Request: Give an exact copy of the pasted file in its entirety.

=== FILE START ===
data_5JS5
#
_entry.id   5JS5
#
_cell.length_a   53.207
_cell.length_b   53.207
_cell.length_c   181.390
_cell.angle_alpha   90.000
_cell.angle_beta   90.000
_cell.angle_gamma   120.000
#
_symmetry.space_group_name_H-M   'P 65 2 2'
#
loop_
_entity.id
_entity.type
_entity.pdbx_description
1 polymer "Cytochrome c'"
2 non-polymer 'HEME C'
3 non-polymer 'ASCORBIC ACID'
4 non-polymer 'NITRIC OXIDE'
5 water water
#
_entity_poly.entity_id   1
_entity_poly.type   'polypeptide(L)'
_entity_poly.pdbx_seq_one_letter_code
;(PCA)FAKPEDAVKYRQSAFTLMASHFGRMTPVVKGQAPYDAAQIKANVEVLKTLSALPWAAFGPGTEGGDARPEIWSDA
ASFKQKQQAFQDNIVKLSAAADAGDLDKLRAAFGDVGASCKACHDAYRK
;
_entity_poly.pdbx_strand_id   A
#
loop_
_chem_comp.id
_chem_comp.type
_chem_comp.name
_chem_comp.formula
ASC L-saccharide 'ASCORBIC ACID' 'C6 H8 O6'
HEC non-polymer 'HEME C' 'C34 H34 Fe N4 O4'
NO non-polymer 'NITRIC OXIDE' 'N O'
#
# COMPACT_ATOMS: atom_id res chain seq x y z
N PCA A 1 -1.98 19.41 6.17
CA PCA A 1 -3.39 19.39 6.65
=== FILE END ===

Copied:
data_5JS5
#
_entry.id   5JS5
#
_cell.length_a   53.207
_cell.length_b   53.207
_cell.length_c   181.390
_cell.angle_alpha   90.000
_cell.angle_beta   90.000
_cell.angle_gamma   120.000
#
_symmetry.space_group_name_H-M   'P 65 2 2'
#
loop_
_entity.id
_entity.type
_entity.pdbx_description
1 polymer "Cytochrome c'"
2 non-polymer 'HEME C'
3 non-polymer 'ASCORBIC ACID'
4 non-polymer 'NITRIC OXIDE'
5 water water
#
_entity_poly.entity_id   1
_entity_poly.type   'polypeptide(L)'
_entity_poly.pdbx_seq_one_letter_code
;(PCA)FAKPEDAVKYRQSAFTLMASHFGRMTPVVKGQAPYDAAQIKANVEVLKTLSALPWAAFGPGTEGGDARPEIWSDA
ASFKQKQQAFQDNIVKLSAAADAGDLDKLRAAFGDVGASCKACHDAYRK
;
_entity_poly.pdbx_strand_id   A
#
loop_
_chem_comp.id
_chem_comp.type
_chem_comp.name
_chem_comp.formula
ASC L-saccharide 'ASCORBIC ACID' 'C6 H8 O6'
HEC non-polymer 'HEME C' 'C34 H34 Fe N4 O4'
NO non-polymer 'NITRIC OXIDE' 'N O'
#
# COMPACT_ATOMS: atom_id res chain seq x y z
N PCA A 1 -1.98 19.41 6.17
CA PCA A 1 -3.39 19.39 6.65